Effects of the Rule-of-Law Crisis in the EU: Towards Centralization of the EU System of Judicial Protection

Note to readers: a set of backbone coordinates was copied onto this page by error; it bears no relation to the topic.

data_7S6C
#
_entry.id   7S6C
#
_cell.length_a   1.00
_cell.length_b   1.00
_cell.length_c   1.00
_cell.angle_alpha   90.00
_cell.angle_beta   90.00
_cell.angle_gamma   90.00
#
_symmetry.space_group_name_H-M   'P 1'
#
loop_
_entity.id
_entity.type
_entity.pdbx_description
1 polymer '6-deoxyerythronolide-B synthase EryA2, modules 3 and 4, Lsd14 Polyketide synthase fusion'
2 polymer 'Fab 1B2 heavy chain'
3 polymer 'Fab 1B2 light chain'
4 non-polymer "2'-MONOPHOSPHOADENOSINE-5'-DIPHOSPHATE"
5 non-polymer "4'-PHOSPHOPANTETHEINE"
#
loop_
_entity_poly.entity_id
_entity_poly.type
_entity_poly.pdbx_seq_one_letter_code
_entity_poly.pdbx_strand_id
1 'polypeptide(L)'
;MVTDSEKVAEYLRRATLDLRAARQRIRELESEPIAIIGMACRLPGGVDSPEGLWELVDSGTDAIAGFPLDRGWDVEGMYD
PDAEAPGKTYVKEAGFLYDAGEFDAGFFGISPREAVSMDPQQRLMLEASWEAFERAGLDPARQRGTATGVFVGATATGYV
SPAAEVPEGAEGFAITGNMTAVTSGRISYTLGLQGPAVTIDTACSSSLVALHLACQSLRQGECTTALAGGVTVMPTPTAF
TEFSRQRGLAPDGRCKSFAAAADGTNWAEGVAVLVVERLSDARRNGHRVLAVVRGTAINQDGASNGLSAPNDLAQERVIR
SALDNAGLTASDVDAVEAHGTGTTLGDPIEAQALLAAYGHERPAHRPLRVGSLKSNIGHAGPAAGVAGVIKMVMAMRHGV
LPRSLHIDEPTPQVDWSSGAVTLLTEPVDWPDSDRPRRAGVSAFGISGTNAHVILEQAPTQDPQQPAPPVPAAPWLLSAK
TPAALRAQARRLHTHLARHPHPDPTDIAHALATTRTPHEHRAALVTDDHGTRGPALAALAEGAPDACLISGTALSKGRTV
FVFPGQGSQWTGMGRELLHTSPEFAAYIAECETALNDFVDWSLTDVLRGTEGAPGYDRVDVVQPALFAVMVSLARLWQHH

This article examines the shift in the European Union (EU) system of judicial protection under Art. 19(1)(2) of the Treaty on European Union (TEU), as reflected by the European Court of Justice (ECJ) judgments Associação Sindical dos Juízes Portugueses (ASJP) and Minister for Justice and Equality (LM). Prior to the emergence of the rule of law crisis in Poland and Hungary, judicial independence served as one of the many requirements for a court seeking a preliminary ruling under Art. 267 of the Treaty on the Functioning of the European Union (TFEU). In ASJP and LM, the question of independence is seen as essential in determining whether a Member State respects its duty to guarantee effective judicial protection under Art. 19(1)(2) TEU, which gives expression to the rule of law under Art. 2 TEU. With those, the ECJ intervenes into the rule of law crisis, as its role under Art. 7 TEU is limited. I argue that the Court’s reasoning in ASJP places the entire national court organization under the scope of EU law, even in cases without a material link to EU law. I further claim that the expansive reading of Art. 19(1)(2) TEU moves the horizontal, decentralized system of judicial protection under EU law towards a more vertical, centralized relationship between the EU and national courts. The duty of the Member States to guarantee that their system of court organization meets the requirements of Art. 19(1)(2) TEU strengthens the idea that national law exists not parallel to but within the confines of EU law. However, the external boundaries of this Treaty provision remain unclear.